Giving Your Children to God

That Easter morning, sitting in the car by myself, I truly gave my girls to God.

Posted in , Apr 3, 2015

Parent holding a child's hand. Thinkstock.

At ages seven and five, my daughters Abby and Allyson were very particular about the way they looked–especially on Easter Sunday.

They each had very distinctive opinions about what was cool and what was not. Pretty much anything I liked fell into the latter category.

So, I chose my battles wisely, and the rest of the time, I let the girls make their own choices in hair styles, clothing and accessories. (Of course, I drew the line when Ally wanted to wear her ballerina costume to school, but normally, they did a pretty good job of picking out their outfits.)

Even though the girls didn’t always get it right, I often took their fashion advice to heart. I discovered that one is never too old to learn a thing or two even though I was also confident in a few fashion rules that I had learned from my own mother–rules that were foreign to Abby and Allyson at their young ages. You know, such as: “Never wear white before Memorial Day,” and “Black goes with everything.”

Ally and Abby on Easter morning years ago.Those rules sometimes caused fashion fights in our home. One such fight took place on a sunny Easter morning, April 23, 2000.

As I helped Allyson buckle her dress shoes, I noticed that Abby was putting on shoes that I hadn’t picked out for her.

“Ab, where are you black patent leather shoes?” I asked.

“In my closet.”

“Why aren’t they on your feet?” I inquired, staring at the white sparkly Little Mermaid sandals she had obviously chosen.

“Because white goes better with my dress,” Abby explained.

“But Abby, it’s too early in the year to wear white.  Plus, your Little Mermaid shoes are too casual for your beautiful Easter dress. And, besides, honey, your feet will get cold,” I coached. “You need to wear your black shiny shoes.”

“But, Mom, black doesn’t go with pink,” Abby protested.

“That’s not true,” I said. “Black goes with everything. They’ll look beautiful with your dress; now go put them on.”

“Uggghhhhh” Abby groaned. “You are the worst picker-outer in the world!”

Well, I’d held many titles in my lifetime, but “worst picker-outer in the world” was a new one for me. Halfway amused and halfway offended, I went to the car to wait for Jeff and the girls to join me.

Why won’t she trust me? I thought. Doesn’t she know that I really do know best? Doesn’t she respect me anymore? Why does she constantly challenge me?

The questions flooded my mind. And, just as I was about to answer the questions myself, lick my wounds and pout a while, God interrupted my thoughts with His still small voice deep down in my heart.

This is just the beginning.

Your girls are going to make their own decisions about many things in lifethings much more important than fashion–​and you won’t always be able to choose for them.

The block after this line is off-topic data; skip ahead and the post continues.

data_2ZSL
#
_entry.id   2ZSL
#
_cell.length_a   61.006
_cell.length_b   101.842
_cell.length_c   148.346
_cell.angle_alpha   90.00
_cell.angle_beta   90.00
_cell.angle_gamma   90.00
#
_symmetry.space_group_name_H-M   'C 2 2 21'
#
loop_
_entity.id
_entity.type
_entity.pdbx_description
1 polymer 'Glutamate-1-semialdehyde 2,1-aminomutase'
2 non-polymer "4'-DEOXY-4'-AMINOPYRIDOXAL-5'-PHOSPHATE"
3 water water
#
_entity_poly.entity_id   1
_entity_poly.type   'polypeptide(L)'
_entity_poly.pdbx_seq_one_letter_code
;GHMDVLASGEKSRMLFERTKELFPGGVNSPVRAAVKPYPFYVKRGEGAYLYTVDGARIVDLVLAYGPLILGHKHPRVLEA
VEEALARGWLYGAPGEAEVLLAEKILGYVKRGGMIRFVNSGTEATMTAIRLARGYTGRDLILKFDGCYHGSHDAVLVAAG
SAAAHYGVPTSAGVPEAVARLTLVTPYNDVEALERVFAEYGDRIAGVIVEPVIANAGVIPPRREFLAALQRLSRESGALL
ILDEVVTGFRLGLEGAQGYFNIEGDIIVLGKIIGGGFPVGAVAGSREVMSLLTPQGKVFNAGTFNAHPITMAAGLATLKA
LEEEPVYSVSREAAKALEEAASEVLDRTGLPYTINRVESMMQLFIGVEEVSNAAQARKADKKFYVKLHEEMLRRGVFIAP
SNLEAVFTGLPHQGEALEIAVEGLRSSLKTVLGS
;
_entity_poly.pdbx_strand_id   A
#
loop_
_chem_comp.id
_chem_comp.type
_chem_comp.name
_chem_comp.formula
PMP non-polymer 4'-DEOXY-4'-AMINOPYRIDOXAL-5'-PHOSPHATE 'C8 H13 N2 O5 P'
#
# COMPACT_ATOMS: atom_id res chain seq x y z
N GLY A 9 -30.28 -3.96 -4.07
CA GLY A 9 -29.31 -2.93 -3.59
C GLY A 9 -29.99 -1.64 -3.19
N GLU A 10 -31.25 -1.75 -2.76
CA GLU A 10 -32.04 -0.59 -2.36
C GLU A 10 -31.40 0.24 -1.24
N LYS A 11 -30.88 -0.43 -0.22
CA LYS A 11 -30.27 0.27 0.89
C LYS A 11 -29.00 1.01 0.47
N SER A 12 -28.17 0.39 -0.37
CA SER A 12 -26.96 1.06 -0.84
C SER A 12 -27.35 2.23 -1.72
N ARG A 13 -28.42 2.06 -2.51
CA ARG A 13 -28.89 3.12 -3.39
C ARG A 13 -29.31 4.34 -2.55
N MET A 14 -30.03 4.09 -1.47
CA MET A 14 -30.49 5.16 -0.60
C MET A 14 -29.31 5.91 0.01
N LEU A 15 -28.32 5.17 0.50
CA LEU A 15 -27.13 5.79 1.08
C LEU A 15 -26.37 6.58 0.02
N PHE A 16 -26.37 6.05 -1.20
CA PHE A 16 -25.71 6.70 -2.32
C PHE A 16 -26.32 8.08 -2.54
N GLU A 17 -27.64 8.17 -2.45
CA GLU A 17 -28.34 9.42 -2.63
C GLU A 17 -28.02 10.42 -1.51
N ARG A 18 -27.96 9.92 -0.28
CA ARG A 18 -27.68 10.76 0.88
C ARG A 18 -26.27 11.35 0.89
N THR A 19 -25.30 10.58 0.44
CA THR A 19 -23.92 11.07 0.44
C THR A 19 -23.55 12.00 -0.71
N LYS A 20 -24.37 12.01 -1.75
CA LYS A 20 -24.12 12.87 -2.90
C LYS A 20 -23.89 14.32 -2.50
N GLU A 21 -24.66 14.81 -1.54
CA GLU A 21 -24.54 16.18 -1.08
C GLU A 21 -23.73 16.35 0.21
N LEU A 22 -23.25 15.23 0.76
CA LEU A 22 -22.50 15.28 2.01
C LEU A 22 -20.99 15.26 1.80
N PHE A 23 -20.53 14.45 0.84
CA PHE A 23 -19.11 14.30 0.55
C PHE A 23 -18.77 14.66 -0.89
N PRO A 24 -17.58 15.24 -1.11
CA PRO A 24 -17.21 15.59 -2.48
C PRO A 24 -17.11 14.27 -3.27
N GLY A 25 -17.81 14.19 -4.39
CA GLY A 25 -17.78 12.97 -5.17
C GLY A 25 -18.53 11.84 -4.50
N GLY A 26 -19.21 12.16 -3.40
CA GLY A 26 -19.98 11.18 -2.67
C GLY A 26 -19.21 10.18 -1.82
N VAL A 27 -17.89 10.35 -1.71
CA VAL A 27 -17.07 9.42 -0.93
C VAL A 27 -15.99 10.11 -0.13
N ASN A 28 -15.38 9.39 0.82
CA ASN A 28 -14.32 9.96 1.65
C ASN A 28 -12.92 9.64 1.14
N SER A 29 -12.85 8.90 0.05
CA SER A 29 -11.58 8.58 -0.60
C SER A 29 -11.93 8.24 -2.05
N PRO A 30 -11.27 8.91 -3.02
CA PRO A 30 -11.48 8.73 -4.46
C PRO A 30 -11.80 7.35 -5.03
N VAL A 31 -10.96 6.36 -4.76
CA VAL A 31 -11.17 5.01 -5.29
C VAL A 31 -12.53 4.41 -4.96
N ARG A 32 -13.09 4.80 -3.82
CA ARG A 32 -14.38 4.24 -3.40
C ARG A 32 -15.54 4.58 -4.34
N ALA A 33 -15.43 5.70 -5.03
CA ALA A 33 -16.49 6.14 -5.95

That scared me because I knew it was true. At their young age, I still had control but the time was coming when I wouldn't, and it was coming more quickly than I liked.

You are going to have to give them to Me.

I was somewhat hurt by God’s words. I thought I had already given my daughters to Him. I mean, I had even spoken those very words at their baby dedications in front of a whole assembly of people. The Holy Spirit began ministering to me, showing me that I hadn’t really given them to God. I had allowed God to borrow them from time to time, but I had always taken them back.

To be honest, I was afraid to totally give my children to God, thinking He might not parent them as well as I could. Isn’t that ridiculous? It was much more ridiculous than Abby not trusting me to know which shoes looked best with her pink dress, though I hated to admit it.

During those few minutes alone in the car, I cried out before God.

“I want to trust You, God, but what if You call them to foreign countries to be missionaries?  What if You call them into dangerous professions? What if You allow them to make mistakes that I could help prevent?”

Then I heard God’s tender voice, asking me the very questions that I’d asked myself concerning Abby just moments before:

Why won’t you trust Me? Don’t you know that I really do know best? Don’t you respect Me anymore? Why do you constantly challenge Me?

That Easter morning, sitting in the car by myself, I truly gave my girls to God. It was one of the hardest things I have ever done, and it continues to be difficult—even though Jeff and I are technically “empty-nesting.”

But, here’s the deal: giving our children to God is the best gift we could ever give them. Better than new Easter dresses and shiny shoes. Better than Easter baskets filled with candy. Better than anything.

As we celebrate Ally’s college graduation and Abby’s recent engagement, I realize the days of frilly pink dresses and sparkly white Little Mermaid shoes are long gone. And, yes, at times, I’m still considered “the worst picker outer in the world.”  But one thing I chose correctly is when I gave my girls to God that Easter Sunday long ago.

I don’t care if your children are seven or 70; it’s not too late to turn them over to our Heavenly Father. So, give your children to God this Easter and celebrate with a renewed joy and a supernatural peace.

Happy Easter!

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